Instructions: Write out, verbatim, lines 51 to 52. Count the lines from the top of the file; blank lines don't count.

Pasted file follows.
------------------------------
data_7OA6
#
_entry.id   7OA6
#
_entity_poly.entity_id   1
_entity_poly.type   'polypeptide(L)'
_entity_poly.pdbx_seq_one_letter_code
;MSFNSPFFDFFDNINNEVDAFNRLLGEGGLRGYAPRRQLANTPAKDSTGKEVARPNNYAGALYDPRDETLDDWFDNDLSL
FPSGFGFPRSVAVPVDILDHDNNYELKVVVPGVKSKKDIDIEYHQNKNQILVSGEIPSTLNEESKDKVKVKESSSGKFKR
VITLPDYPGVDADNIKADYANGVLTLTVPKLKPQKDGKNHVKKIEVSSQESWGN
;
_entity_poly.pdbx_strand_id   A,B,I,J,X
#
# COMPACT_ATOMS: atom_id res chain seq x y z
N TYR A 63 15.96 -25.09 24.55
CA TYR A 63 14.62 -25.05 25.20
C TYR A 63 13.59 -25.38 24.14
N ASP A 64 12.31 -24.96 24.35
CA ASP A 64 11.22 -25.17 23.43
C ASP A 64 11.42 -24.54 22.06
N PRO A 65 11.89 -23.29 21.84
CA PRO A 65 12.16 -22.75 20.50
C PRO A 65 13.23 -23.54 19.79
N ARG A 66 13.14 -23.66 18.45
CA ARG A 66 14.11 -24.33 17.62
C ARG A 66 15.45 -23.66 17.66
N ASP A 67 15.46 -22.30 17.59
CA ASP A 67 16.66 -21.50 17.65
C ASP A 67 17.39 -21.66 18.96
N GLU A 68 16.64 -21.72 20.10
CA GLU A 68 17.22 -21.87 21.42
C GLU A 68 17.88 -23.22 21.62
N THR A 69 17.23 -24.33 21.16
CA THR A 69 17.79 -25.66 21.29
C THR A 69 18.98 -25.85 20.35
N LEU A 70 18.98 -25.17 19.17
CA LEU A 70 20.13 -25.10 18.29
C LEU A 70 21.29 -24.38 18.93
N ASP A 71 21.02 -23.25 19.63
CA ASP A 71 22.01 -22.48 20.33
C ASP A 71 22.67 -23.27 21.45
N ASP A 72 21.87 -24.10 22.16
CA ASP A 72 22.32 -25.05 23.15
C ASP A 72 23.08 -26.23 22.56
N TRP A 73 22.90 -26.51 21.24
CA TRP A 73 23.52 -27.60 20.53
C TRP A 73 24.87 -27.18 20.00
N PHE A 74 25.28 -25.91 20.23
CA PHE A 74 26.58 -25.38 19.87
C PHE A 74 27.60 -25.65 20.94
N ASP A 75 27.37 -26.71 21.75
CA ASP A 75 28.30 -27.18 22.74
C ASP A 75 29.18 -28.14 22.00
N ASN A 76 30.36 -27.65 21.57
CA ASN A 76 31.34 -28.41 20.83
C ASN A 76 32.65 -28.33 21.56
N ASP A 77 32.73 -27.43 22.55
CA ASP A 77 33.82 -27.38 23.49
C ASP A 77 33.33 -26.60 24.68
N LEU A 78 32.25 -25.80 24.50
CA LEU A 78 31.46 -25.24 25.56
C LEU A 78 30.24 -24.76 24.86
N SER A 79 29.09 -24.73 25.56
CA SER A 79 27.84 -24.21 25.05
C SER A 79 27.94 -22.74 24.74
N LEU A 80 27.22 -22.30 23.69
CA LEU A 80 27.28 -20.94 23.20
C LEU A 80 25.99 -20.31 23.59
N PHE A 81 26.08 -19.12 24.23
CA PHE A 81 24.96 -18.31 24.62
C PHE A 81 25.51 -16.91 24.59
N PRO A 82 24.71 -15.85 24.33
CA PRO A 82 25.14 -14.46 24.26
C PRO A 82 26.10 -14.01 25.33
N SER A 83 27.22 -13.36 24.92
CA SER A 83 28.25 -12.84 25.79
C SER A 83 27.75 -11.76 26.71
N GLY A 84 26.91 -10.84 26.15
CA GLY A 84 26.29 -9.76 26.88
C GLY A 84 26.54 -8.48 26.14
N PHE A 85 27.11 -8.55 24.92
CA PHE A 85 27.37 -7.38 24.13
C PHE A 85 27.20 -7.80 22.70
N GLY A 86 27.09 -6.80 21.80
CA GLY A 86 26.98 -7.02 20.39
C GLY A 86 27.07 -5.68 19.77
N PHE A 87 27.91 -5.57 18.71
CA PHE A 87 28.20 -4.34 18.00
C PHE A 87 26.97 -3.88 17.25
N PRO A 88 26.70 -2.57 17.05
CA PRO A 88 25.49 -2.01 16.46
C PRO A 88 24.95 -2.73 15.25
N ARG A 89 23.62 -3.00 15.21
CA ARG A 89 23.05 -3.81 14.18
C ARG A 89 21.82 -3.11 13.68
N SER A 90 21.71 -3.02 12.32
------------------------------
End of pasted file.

N ASP A 75 27.37 -26.71 21.75
CA ASP A 75 28.30 -27.18 22.74